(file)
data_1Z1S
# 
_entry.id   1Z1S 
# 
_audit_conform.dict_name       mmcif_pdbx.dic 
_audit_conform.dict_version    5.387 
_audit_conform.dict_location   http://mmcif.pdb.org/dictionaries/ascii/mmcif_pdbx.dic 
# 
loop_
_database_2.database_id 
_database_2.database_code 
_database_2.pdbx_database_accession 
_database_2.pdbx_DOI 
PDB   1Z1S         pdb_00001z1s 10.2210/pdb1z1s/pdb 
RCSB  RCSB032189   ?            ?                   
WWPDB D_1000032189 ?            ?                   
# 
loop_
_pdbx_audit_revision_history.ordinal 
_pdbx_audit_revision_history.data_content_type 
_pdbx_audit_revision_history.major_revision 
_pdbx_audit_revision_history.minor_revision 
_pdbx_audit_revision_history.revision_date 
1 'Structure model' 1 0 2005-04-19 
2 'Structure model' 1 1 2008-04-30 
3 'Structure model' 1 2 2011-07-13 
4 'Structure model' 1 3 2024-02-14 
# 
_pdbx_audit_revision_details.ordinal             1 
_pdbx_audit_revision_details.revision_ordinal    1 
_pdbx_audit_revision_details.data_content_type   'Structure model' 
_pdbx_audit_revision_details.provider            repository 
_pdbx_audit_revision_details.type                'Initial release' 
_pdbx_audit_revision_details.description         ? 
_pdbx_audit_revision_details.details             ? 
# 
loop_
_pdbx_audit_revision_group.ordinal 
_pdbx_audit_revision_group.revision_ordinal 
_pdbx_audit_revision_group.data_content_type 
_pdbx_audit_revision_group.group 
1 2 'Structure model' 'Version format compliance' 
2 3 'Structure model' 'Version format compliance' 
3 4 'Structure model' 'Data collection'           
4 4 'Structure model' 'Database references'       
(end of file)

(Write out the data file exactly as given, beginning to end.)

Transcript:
data_1Z1S
# 
_entry.id   1Z1S 
# 
_audit_conform.dict_name       mmcif_pdbx.dic 
_audit_conform.dict_version    5.387 
_audit_conform.dict_location   http://mmcif.pdb.org/dictionaries/ascii/mmcif_pdbx.dic 
# 
loop_
_database_2.database_id 
_database_2.database_code 
_database_2.pdbx_database_accession 
_database_2.pdbx_DOI 
PDB   1Z1S         pdb_00001z1s 10.2210/pdb1z1s/pdb 
RCSB  RCSB032189   ?            ?                   
WWPDB D_1000032189 ?            ?                   
# 
loop_
_pdbx_audit_revision_history.ordinal 
_pdbx_audit_revision_history.data_content_type 
_pdbx_audit_revision_history.major_revision 
_pdbx_audit_revision_history.minor_revision 
_pdbx_audit_revision_history.revision_date 
1 'Structure model' 1 0 2005-04-19 
2 'Structure model' 1 1 2008-04-30 
3 'Structure model' 1 2 2011-07-13 
4 'Structure model' 1 3 2024-02-14 
# 
_pdbx_audit_revision_details.ordinal             1 
_pdbx_audit_revision_details.revision_ordinal    1 
_pdbx_audit_revision_details.data_content_type   'Structure model' 
_pdbx_audit_revision_details.provider            repository 
_pdbx_audit_revision_details.type                'Initial release' 
_pdbx_audit_revision_details.description         ? 
_pdbx_audit_revision_details.details             ? 
# 
loop_
_pdbx_audit_revision_group.ordinal 
_pdbx_audit_revision_group.revision_ordinal 
_pdbx_audit_revision_group.data_content_type 
_pdbx_audit_revision_group.group 
1 2 'Structure model' 'Version format compliance' 
2 3 'Structure model' 'Version format compliance' 
3 4 'Structure model' 'Data collection'           
4 4 'Structure model' 'Database references'       